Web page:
Tyson’s Brazen Beef now available

Climate friendly brand expanding

Brazen Beef, a new product line from Tyson Foods touted as climate friendly, is available in some stores now and expected to roll out nationally in the coming months.

To qualify for Tyson's Brazen Beef brand, the cattle must have a documented 10% reduced greenhouse gas emissions from pasture to production when compared with cattle produced through conventional methods, according to the company. The program is part of Springdale-based Tyson's Climate Smart Beef Program.

The United States Department of Agriculture approved Tyson Foods use of the "climate friendly" claim with corresponding taglines and qualifiers for Brazen Beef.

USDA's Food Safety and Inspection Service considers these type of labeling assertions to be sustainability or environmental stewardship claims, a spokesman for the service said in a statement. Products under the service's jurisdiction are required to submit labels with these sorts of claims to the service for review and approval before they can be used on products. Through the review process, the service ensures the claims are "truthful and not misleading."

"For the data collection process, the animals are tracked through individual electronic identification tags from ranch through harvest," Justin Ransom, senior director, Sustainable Food Policy for Tyson Foods said in response to emailed questions. "The IDs are captured and reconciled within a specialized data management system that houses all respective information and calculates reduction for each animal."

Tyson has been working in recent years to improve and expand on its sustainability efforts.

In December the USDA allocated $325 million as part of the second round of Partnerships for Climate-Smart Commodities funding aimed at sustainability in agriculture. While not related directly to the Brazen Beef brand, Tyson Foods saw up to $60 million in funding for pilot programs to reduce greenhouse gas emissions and increase carbon sequestration in beef production and row crops for livestock feed like corn, and to provide technical assistance and incentive payments to small and underserved producers, the Democrat-Gazette reported in mid-December.

In response to emailed questions, Alan Ellstrand, professor of management and associate dean of programs and research at the Walton College of Business at the University of Arkansas, said Brazen Beef is a niche segment but for the right consumer, it might have some attraction.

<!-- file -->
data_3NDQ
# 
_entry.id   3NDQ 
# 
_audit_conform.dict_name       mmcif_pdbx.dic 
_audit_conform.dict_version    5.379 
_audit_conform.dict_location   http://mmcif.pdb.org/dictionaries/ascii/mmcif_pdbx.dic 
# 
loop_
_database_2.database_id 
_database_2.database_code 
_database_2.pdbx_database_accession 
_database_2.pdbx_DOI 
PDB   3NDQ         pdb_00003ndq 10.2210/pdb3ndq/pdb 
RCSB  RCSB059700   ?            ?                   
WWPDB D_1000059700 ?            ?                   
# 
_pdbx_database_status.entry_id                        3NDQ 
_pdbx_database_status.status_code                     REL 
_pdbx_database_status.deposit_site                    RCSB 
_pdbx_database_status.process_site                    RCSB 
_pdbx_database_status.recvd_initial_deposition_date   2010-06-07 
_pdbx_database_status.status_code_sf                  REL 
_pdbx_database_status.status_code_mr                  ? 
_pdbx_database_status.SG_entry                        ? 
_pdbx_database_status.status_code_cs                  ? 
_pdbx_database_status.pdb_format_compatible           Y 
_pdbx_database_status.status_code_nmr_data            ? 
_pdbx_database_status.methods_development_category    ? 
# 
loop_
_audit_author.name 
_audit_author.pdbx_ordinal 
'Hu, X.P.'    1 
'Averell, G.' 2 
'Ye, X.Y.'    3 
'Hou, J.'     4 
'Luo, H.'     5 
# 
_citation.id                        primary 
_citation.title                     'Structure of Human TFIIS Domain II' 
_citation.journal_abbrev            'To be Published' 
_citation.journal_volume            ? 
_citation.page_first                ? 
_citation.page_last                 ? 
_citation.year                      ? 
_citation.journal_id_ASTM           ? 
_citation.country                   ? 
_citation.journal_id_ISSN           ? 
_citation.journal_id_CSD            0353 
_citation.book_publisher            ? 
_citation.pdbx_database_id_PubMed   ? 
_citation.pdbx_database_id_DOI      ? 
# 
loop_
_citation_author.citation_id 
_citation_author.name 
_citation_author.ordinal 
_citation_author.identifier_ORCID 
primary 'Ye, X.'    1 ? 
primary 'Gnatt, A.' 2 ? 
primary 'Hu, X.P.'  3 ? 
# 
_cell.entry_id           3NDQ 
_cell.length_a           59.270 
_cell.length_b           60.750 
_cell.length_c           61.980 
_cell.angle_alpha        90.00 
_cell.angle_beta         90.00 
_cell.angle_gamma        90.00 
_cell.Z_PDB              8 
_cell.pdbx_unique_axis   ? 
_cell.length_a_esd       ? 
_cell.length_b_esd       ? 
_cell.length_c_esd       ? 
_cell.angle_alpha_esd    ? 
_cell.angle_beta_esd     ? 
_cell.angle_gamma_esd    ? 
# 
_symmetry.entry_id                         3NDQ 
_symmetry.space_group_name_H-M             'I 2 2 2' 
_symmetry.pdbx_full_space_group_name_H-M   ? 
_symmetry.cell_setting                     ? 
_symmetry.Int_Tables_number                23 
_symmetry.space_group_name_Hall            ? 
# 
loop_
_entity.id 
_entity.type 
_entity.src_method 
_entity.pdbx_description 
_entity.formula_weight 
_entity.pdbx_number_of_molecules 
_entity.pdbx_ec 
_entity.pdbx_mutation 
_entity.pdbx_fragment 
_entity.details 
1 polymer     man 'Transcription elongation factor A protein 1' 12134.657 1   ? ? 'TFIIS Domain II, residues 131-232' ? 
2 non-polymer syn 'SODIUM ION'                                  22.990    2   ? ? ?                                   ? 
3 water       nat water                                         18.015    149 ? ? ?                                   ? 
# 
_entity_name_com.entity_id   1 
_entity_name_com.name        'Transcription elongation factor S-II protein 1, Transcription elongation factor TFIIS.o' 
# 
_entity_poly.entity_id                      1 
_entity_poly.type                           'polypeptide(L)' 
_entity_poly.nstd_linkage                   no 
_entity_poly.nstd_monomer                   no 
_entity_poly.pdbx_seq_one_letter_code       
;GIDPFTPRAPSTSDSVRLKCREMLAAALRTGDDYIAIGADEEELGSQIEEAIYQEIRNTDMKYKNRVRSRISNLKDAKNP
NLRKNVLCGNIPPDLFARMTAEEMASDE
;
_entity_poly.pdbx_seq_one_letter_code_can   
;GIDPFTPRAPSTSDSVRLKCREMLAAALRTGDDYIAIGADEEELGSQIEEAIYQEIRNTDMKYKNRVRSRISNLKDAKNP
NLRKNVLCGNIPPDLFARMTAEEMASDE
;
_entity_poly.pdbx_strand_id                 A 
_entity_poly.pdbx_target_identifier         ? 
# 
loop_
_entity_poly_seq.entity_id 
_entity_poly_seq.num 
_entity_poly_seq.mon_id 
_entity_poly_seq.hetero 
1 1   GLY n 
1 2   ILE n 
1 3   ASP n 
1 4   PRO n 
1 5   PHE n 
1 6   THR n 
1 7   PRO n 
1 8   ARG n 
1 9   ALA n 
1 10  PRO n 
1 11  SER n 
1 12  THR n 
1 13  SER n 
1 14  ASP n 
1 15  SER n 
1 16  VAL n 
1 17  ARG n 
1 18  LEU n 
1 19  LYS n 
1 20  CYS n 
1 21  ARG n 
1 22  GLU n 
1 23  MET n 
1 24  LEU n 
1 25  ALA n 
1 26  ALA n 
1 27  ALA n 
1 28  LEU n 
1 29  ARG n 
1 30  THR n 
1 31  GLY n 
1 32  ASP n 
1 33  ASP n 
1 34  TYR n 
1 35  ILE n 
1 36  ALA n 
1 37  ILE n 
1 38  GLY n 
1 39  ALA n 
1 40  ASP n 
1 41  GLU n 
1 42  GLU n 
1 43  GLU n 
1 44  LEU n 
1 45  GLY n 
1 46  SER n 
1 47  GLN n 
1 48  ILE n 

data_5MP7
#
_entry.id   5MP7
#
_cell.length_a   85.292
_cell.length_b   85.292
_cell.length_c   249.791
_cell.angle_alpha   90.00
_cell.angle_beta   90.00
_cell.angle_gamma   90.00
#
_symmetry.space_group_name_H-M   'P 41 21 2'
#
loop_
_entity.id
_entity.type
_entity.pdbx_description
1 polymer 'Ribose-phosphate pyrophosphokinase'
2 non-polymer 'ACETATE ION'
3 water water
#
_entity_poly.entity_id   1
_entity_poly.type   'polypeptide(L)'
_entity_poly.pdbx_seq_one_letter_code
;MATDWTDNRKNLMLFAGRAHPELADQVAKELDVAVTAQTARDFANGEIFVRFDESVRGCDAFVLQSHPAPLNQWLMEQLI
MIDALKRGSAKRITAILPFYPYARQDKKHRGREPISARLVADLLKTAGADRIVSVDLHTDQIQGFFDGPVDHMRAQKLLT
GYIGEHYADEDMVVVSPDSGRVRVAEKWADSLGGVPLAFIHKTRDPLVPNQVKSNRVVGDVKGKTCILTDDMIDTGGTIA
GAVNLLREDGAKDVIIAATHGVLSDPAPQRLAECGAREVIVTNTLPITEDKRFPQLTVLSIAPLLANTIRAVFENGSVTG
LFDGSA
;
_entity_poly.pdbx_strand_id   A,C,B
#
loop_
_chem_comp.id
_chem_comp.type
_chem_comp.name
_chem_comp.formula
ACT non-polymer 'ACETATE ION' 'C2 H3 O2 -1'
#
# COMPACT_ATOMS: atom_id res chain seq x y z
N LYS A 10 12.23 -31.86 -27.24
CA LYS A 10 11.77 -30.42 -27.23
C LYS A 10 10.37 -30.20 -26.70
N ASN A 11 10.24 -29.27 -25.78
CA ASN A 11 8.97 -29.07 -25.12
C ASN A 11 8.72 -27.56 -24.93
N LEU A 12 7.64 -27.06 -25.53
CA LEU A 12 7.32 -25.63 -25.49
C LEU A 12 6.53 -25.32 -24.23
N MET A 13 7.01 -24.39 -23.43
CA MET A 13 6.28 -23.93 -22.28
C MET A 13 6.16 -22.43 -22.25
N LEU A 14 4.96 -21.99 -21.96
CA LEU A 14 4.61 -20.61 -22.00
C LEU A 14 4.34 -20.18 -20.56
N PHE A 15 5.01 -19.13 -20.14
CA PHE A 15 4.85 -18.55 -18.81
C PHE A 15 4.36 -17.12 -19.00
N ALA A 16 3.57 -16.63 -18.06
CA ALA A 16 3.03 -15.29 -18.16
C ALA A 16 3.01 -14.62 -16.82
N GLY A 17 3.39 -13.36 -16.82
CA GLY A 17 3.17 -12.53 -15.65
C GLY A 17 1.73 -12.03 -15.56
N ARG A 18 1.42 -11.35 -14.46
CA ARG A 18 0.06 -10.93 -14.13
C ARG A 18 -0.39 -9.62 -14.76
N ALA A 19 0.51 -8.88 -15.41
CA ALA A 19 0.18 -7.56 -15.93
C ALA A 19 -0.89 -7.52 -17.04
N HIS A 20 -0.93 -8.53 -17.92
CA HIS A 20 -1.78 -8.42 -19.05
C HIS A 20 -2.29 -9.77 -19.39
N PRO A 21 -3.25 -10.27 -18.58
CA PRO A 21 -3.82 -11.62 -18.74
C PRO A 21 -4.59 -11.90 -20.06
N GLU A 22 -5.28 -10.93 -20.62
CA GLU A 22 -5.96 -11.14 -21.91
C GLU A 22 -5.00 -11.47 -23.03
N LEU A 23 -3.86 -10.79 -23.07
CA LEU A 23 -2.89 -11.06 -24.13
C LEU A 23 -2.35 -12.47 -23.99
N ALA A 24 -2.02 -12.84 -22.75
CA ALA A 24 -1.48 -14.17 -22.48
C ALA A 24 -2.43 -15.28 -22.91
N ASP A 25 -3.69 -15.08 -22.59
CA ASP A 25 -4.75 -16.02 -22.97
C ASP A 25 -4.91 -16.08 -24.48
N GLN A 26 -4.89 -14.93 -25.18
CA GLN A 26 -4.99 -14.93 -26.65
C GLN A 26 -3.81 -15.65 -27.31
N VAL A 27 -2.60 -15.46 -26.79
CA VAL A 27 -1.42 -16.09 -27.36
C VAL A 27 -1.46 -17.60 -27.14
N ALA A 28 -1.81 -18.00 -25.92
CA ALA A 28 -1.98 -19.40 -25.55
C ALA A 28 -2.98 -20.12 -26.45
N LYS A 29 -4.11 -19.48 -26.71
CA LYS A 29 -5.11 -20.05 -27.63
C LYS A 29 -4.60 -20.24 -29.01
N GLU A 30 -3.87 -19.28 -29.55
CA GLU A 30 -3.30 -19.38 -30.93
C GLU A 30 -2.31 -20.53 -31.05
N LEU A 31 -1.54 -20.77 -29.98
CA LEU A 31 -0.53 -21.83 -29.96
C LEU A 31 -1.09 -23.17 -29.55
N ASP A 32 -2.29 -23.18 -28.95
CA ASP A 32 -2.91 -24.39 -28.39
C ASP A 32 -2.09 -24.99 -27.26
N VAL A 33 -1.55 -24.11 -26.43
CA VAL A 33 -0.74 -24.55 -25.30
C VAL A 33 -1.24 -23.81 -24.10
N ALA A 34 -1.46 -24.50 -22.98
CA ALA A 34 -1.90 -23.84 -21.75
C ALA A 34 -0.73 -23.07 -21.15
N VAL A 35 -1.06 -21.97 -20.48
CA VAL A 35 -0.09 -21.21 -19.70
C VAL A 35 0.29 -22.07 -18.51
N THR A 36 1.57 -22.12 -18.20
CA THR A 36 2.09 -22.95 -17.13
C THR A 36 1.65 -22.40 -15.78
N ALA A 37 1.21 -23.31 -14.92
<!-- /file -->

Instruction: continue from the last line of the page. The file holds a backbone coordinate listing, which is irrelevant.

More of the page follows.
"Cattle and cattle ranching have a major impact on the environment/climate change so even a 10% reduction is fairly significant," he said. "I think this is a good move for Tyson -- there is a segment of the population that will be attracted to lower-impact beef and these consumers are likely less price sensitive than others, so the product aligns well with these consumers."

In May, Tyson reported a surprise $97 million loss for its second quarter, citing a rare triple hit where all of its meat segments -- beef, pork and chicken -- suffered from high input costs and inflationary pressure on consumers. The company reduced its sales guidance on the news, projecting sales of $53 billion to $54 billion for fiscal 2023, down from $55 billion to $57 billion. That's an expectation of flat to 1% sales growth compared with 3% to 7% previously anticipated. Tyson Foods said its beef margins are now expected to see a range of a 1% loss to 1% for the year, down from 2% to 4% the year ago.

The company's stock price sagged on the news, falling more than 15% in a single day. Since then, the shares have been trading for about $50 -- a 19% decline since the first of the year.

Brazen Beef is available now in select markets in the Northeast through a deal with Schweid & Sons -- a specialty ground beef supplier to grocers and restaurants. Plans are in motion for a product release with a major retailer later this year, but just who that is is still hush-hush.

Beef prices for consumers continue to edge upward according to USDA data. In May, the value of the choice retail category of beef stood at $8.08 a pound, up 3% from $7.85 the month before and up 5% from $7.67 for the year ago period. For 2022, the average price per pound for choice beef was $7.58 a pound, a record year.

Cattle that are used for the Brazen Beef brand are grass-fed and grain-finished, according to Tyson Foods. Product pricing will depend on retailers but its expected the brand will be sold at higher prices compared to conventional beef -- in part because consumers see value in climate friendly beef.

Tyson Foods said establishing a supplier network for the new brand is challenging, but things are progressing well.

"At the beginning, we had to do a lot of work communicating with ranchers and gathering the data that allowed us to build our model," Ransom explained. "Now that the farmers and ranchers know exactly what information we want, we are working to scale up the Climate-Smart Beef value chain more quickly and efficiently."

Upcoming Events